I rounded up eight seniors who were also major drama kids with assistant periods.  They were excited, to say the least.  After we assigned parts (the driver, the dead, the critically injured, the minorly-injured-in-shock), we discussed wardrobe (prom-wear that can be trashed) and I told them I'd mix up a fresh batch of blood for Monday.

The troopers dropped off a wrecked car that morning, so while the rest of the juniors and seniors were inside the auditorium getting Part 1, I led my people to the parking lot to set up for Part 2.  They picked out their spots, we arranged the bodies (already primed with blood from the makeup room), and then I dashed about adding injury details, fixing skirts for modesty, shooing the boys away from trying to crawl inside the car, and pouring out artistic puddles of blood on the pavement next to them.

When we heard the crowd coming, the actors kicked into gear and I started taking photos.
(Rachel - enjoy this flashback to our high school days!)

Zack, Katie, and Chris (the driver).
The corsage is a nice touch.

Christina (dead) and Rochelle

Rebecca (dead) and Jacob

Kaily on a stretcher.
She wanted a gash in her stomach.
Originally it was to simulate her crawling through the broken car window.
They decided after I added it that it was instead the result of the illegal abortion
they were performing in the back seat of the car at the time of the crash.
I'm pretty sure the trooper's presentation didn't cover "Don't perform illegal abortions and drive."
Closeup of Katie and Zack.
Zack's injuries went from "minor scrapes" to "bullet wound in the chest"
around the time that I handed my tub of blood off to the boys
so I could put some bruising powder on Rebecca.
Katie on a stretcher

The bodies covered up while they use the Jaws of Life on the car door.
The "minorly" injured wait anxiously for news of their friends.
The driver gets tested.

...and arrested.
(Chris asked them before the performance if they would use a taser on him if he tried to run.
"No," the trooper said.
"Please?" asked Chris.)

Some of the cops did not take their acting as seriously as my students did.
Obviously they have not had the Fear of Waterhouse put into them.

In the end, the crowd loved it, the kids had a blast, and many of the first responders commented on the "realistic if a bit over-zealous" gore.  They especially liked the embedded-bits-of-gravel-and-glass-in-the-wounds touch (aka Rice Krispies + food coloring).  We had time after the rest of the crowd dispersed for a group shot and a couple of close-ups:

Then we discovered the real scene of the crime:

Thoughts on Having Purple Hair

Yup, I'm still purple.

It's been a little over five weeks now.  I've redyed it twice, both times on my own in my bathroom with a bottle of grocery-store brand dye ("Lusty Lavender," I believe).  The color goes quickly, and by the end of 2 weeks my hair is much more pink-brown than purple.  This is the primary reason that I'll probably give it up towards the end of the month when it's time for my next haircut.  I keep imagining having purple hair in Asia.  They would love my purple hair in Asia.  But it would only be purple hair for part of Asia, and then diminishing shades of lavender and pink for the rest of the time, and that's just not as fun.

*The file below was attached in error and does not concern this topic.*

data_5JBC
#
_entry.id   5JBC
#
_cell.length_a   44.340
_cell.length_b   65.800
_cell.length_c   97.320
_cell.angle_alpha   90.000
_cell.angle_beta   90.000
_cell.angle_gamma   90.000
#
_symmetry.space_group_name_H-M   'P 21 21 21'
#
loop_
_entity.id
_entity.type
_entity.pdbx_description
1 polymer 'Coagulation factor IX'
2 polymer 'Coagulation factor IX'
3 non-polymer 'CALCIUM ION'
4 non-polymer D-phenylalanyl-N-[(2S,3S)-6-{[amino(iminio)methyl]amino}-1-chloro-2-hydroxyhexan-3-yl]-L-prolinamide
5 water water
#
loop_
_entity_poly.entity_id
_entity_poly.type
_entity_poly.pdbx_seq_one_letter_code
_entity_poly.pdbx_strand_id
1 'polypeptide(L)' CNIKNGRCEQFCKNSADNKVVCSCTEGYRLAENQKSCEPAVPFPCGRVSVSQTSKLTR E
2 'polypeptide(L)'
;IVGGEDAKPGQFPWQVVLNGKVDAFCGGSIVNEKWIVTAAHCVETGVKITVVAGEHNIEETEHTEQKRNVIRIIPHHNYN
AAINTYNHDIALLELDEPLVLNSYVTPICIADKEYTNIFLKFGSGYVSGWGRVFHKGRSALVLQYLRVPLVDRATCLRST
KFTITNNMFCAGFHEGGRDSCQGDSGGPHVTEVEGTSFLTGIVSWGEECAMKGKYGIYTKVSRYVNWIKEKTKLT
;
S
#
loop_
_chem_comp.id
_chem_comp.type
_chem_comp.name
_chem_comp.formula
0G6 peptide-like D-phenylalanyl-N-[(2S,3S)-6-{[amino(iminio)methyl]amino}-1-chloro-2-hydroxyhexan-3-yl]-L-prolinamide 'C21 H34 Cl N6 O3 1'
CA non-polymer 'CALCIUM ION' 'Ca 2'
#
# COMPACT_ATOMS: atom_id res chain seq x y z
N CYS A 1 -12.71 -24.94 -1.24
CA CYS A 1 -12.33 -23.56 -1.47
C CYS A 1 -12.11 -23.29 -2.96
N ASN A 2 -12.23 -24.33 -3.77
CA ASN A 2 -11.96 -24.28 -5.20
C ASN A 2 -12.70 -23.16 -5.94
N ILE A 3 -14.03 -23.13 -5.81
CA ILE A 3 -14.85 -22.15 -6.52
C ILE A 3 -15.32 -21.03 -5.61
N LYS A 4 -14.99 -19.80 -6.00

I'm getting used to the sight of myself in the mirror - I don't startle myself when I first see my own reflection, at least not as often as I did five weeks ago.  I am getting used to seeing rivulets of purple water streaming down my skin and the drain when I shower, and I am only wearing about 2/3 of the colors in my closet at the moment.  Sometimes I miss wearing red.

I will say this, though.  I have never had a hairstyle before that prompts so many strangers to stop me and say how much they love my hair.  I forget I have purple hair (it is out of sight after all), and then I catch a little kid staring at me and wonder what I did wrong before I remember, "Oh.  It's my hair."

Total strangers come up to me on the street or in the grocery store and tell me they love it.  People in Boulder especially loves my hair (naturally), and the tattooed bagger at Whole Foods gave me a side-eye as his colleague rang me up tonight.  "I love your hair," he said.

"Thanks," I replied.  "I like yours too."  His hair was bright red-orange with deliberate black roots.  It was meticulously coiffed.

"Thanks," he said.  "We should hang out sometime.  We could... fascinate people together."

With this hair I feel more proper wearing heavy eyeliner, big jewelry, and all-black clothes.  Tonight, on my way home from work, I was at the grocery store in tan dress pants, a turquoise blouse, and demur earrings.  I don't look at all like someone who would have purple hair, but there it is.  I don't look like someone who would hang out with the 20-year-old tattooed grocery-store checker and fascinate people, but there it is.

I think it's the actor in me who loves this, loves that I look like a particular someone to other people.  It's not who I usually am, but it is a still a part of who I am.  And I think I am going to miss having other people notice that part of me.

Thursday, May 01, 2014




Don't tell Ullr.


We did a show tonight and the skies are completely clear.

I can't believe it.

We aren't going to talk about it out loud, though.  There is still one more show tomorrow night, and all hell could break loose between now and then.  Oh, sure.  The reports might look like this now:

But you and I know better....